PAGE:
The legal strategy behind implementing a browsewrap arbitration agreement on your website is it potentially gives you control over legal actions arising from someone’s interaction on your website.
In this post, I’ll discuss a browsewrap agreement as it pertains to ADA Website Compliance and lowering the downside risk of potential legal action against you but browsewrap agreements can be effective against other measures as well.
Renowned FHA and ADA defense attorney Richard Hunt posted about browsewrap twice on his blog, AccessDefense.com. The two posts are titled: Browsewrap could tame the ADA website litigation monster and Arbitration could tame the ADA website litigation monster update.
I’m going to borrow (steal) some of Richard’s ideas / information and distill them below while adding some of my own thoughts and research.
What is Browsewrap?
A Browsewrap agreement is usually a banner in the header or footer of a website that states that use of the website means acceptance of the agreement contained in the browsewrap notice.
There’s typically a link to a full set of terms and conditions found in the notice.
The Federal Arbitration Act
The Federal Arbitration Act, 9 U.S.C Section 1, “governs the enforcement, validity, and intepretation of arbitration clauses in commercial contracts in both state and federal courts.”
The Act favors arbitration and the fundamental principle that arbitration is a matter of contract.
This means that courts must consider arbitration agreements just like they would other contracts and enforce them which compels anyone who consents to an arbitration agreement to be bound by an arbitration panel to resolve most disputes.
Generally, courts are apt to rule in favor that an arbitration agreement exists. The exception will be is if the party opposing arbitration demonstrates a genuine issue of material fact concerning the existance of an agreement to arbitrate.
What Does a Browsewrap Arbitration Agreement Accomplish?
It can help a defendant to avoid the high cost of ADA Title III litigation by resolving disputes in arbitration which effectively lowers a website owner’s downside and forces plaintiffs to settle for much less.
There is precedent in federal courts which supports this notion and it stands to reason that website accessibility cases would be no different.
What Must an Arbitration Agreement Have to be Enforceable?
- Any browsewrap notice must be clear and conspicuous and fully accessible to all website users (including those with disabilities). If an agreement isn’t conspicuous, then a plaintiff can argue that they have not been notified to its existence and, in effect, there is no notice. In this instance, we’re thinking primarily of screen reader users which means your notice must be read by a screen reader.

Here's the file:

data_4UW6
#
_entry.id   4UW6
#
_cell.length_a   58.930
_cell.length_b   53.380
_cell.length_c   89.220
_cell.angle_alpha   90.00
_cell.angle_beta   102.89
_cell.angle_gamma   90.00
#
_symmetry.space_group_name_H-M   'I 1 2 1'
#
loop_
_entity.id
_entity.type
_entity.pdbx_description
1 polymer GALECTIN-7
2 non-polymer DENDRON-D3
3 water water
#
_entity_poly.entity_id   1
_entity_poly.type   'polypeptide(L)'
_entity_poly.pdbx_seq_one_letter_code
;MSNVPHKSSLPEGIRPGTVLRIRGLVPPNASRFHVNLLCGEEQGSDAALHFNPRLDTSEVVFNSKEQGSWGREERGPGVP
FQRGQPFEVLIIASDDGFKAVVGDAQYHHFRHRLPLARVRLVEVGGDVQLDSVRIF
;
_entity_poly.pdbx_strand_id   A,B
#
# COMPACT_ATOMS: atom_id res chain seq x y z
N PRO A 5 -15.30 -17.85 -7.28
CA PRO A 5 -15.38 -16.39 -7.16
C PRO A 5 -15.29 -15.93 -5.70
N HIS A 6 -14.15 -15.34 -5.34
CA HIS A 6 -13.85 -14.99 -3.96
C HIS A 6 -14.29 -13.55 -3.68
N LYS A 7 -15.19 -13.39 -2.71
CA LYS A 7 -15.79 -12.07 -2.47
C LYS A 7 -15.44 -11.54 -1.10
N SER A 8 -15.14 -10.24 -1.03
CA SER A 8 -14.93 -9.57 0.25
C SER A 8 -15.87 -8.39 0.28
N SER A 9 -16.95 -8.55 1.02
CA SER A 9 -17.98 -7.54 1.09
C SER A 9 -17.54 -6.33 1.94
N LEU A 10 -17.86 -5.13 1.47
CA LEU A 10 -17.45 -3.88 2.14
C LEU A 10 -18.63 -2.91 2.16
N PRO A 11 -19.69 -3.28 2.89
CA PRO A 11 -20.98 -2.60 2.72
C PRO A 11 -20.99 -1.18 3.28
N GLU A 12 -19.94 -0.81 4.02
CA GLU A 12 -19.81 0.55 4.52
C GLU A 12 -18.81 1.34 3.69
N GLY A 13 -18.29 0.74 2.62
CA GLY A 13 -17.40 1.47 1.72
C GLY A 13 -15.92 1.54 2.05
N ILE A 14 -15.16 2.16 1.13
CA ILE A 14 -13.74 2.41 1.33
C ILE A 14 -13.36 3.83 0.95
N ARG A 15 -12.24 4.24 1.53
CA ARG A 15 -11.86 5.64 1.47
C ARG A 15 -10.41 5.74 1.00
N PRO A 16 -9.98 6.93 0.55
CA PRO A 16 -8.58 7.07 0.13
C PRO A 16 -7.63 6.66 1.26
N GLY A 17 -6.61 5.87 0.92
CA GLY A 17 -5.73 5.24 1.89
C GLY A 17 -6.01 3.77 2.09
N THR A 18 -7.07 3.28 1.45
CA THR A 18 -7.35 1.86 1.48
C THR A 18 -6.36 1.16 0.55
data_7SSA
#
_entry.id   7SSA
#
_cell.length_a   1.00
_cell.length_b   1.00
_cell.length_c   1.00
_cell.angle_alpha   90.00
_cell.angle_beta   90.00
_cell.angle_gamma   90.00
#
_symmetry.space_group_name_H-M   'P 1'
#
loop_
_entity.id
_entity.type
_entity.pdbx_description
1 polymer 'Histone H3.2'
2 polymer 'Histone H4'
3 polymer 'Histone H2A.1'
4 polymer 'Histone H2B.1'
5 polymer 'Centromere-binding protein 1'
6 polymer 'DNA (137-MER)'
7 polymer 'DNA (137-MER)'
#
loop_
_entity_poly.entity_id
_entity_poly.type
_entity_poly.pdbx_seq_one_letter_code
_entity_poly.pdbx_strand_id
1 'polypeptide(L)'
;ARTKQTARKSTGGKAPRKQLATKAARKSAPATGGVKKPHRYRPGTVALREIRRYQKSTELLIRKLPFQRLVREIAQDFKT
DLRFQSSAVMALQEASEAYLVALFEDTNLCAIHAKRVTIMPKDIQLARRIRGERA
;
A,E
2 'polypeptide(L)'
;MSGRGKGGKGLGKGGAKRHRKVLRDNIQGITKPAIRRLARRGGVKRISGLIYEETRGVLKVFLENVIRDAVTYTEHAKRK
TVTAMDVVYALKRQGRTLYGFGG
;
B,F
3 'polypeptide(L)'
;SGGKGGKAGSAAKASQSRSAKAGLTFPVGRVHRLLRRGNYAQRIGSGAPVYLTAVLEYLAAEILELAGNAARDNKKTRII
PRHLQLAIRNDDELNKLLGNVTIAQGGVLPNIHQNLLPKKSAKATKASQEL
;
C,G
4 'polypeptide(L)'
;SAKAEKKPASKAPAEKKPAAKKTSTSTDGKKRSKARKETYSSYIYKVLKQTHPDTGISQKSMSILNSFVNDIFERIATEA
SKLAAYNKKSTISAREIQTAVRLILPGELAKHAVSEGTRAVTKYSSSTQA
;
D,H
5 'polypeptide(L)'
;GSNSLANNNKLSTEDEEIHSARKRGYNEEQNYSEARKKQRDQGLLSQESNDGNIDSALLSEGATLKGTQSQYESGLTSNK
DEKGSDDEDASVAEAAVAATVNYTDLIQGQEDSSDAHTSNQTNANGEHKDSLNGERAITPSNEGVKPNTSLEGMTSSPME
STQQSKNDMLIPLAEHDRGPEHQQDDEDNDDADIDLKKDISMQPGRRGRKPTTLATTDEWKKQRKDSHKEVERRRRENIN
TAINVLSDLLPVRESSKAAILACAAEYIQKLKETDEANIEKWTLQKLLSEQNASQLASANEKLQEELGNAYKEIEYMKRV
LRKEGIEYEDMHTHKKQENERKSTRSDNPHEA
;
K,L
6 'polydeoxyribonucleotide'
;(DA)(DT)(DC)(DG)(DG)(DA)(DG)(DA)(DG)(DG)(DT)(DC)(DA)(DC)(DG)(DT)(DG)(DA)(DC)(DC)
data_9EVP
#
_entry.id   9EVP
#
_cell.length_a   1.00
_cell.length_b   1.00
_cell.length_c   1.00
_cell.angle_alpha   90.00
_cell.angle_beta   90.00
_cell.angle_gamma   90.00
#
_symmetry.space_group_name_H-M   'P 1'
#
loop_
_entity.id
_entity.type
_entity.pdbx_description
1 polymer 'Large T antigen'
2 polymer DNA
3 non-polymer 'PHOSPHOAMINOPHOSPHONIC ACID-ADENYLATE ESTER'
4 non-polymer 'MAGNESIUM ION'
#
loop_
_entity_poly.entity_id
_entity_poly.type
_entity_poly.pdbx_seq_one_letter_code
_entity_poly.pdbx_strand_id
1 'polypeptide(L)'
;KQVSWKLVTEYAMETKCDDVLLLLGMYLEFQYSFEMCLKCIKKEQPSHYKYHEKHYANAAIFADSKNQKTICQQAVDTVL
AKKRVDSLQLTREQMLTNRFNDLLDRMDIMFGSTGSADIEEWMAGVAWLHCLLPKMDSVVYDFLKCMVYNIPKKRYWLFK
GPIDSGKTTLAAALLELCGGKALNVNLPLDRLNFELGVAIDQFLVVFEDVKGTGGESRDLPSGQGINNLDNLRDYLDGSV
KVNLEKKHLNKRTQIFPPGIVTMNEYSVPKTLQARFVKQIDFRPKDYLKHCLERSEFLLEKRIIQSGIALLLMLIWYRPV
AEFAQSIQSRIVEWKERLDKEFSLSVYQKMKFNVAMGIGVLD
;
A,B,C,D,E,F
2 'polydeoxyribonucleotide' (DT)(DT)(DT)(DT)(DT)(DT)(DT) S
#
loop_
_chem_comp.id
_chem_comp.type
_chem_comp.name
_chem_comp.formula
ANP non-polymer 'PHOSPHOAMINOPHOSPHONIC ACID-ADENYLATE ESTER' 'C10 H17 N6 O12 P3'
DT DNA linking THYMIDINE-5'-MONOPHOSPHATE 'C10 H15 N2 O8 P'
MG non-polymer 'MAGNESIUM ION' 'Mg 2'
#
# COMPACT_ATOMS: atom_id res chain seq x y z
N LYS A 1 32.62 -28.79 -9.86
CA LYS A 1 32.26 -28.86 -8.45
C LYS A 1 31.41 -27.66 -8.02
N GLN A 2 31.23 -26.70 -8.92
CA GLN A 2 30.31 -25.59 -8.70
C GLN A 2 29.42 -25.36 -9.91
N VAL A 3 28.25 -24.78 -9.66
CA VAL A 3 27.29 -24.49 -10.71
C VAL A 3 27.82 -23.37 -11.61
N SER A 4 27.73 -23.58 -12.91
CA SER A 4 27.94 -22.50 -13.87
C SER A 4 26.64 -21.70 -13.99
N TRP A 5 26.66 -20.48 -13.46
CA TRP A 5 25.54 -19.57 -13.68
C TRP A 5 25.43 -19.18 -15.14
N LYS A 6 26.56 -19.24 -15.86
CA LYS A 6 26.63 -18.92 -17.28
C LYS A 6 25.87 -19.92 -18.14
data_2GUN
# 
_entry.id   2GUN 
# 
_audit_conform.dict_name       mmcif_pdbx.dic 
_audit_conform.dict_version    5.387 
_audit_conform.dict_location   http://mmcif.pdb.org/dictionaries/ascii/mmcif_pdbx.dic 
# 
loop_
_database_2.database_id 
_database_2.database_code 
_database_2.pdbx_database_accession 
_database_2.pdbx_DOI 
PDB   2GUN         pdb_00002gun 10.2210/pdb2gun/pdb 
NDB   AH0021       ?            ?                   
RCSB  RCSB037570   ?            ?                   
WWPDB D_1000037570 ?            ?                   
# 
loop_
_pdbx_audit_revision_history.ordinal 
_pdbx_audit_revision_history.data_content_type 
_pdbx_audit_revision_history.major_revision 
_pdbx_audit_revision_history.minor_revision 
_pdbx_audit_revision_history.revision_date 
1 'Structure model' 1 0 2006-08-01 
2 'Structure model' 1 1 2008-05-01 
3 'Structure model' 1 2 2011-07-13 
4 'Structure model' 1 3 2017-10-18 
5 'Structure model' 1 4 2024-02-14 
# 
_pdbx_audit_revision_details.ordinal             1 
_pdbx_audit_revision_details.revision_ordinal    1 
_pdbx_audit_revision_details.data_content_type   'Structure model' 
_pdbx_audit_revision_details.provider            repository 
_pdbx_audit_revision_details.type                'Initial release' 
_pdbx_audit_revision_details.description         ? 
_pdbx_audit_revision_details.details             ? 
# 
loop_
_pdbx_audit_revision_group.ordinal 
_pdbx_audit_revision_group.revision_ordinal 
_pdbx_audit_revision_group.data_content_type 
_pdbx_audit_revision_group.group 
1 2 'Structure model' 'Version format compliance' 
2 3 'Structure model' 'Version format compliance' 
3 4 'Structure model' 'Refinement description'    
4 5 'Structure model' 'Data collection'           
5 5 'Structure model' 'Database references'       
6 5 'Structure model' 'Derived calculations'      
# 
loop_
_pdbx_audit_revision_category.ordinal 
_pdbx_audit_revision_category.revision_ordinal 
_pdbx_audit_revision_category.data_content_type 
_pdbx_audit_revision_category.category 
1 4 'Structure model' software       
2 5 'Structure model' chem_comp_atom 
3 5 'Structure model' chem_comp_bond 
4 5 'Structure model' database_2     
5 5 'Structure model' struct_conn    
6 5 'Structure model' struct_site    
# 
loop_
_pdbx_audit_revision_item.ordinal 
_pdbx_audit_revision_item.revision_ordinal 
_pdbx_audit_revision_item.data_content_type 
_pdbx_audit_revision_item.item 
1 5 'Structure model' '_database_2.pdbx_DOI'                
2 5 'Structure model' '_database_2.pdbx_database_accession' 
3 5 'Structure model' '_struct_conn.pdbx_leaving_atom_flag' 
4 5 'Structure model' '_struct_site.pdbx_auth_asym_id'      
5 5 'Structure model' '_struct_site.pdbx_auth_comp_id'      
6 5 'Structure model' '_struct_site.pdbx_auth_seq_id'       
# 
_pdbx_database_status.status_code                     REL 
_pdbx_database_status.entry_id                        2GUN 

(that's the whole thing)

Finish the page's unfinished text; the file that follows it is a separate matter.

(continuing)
- The agreement cannot be illusory. If the agreement can be unilaterally changed at any time, there really is no agreement. Basically, there must be a valid contract in place.
- Highly recommended: Use plain language that clearly states any disputes shall be resolved by an arbitration panel.
Clickwrap vs. Browsewrap
Web-based contracts are usually either clickwrap or browsewrap agreements.
Clickwrap agreements require users to click an ‘I agree’ box after being presented with a list of terms and conditions of use.
Clickwrap agreements are usually upheld by courts because they present the consumer with a realistic opportunity to review the terms of the contract and they require a physical manifestation of assent.
If you wanted to be extremely prudent, you could include both a browsewrap and a clickwrap agreement on your website although I posit that an introductory clickwrap agreement would make a browsewrap notice overkill (they’ve already physically assented).
The problem for some websites is the marketing aspect of the clickwrap agreement – you put a wall between the user and your website and maybe they decide to back out.
Additionally, there’s good reason to believe that a well crafted and constructed (accessible) browsewrap agreement would suffice to bind users into arbitration.
With a clickwrap agreement, you’d want to make sure that to use a modal window and make sure it was fully accessible to screen reader users.
Some state law prevents the waiver of rights by its citizens. To illustrate, a resident of California may not waive their right to bring a discrimination claim under the Unruh Act even if you had a valid browsewrap notice on your website.
I’m not saying this is definitively a fact. I’m just providing an illustration that an arbitration clause is not a cure-all to website accessibility litigation but rather a downside and risk reduction measure.
Products and Services
If you need help writing a custom arbitration agreement or creating an accessible, WCAG 2.0 AA and WCAG 2.1 AA conformant browsewrap notice or clickwrap agreement, you can contact me at firstname.lastname@example.org.
I can create this notice and customize the look and design to your specifications.
I’m currently working on templates for arbitration agreements.
Whether you use a browsewrap agreement, clickwrap agreement, or hybrid version thereof, the most important checkbox to take care of is that you make the user aware that the agreement exists.
You cannot tuck it away and hide it on the bottom of your website. Rather, you must ensure that all website visitors are aware of what they are agreeing to.
And, of course, as it pertains to reducing risk of website accessibility lawsuits, you must make your notice and agreements fully accessible, particularly to screen reader users and those using mobile devices.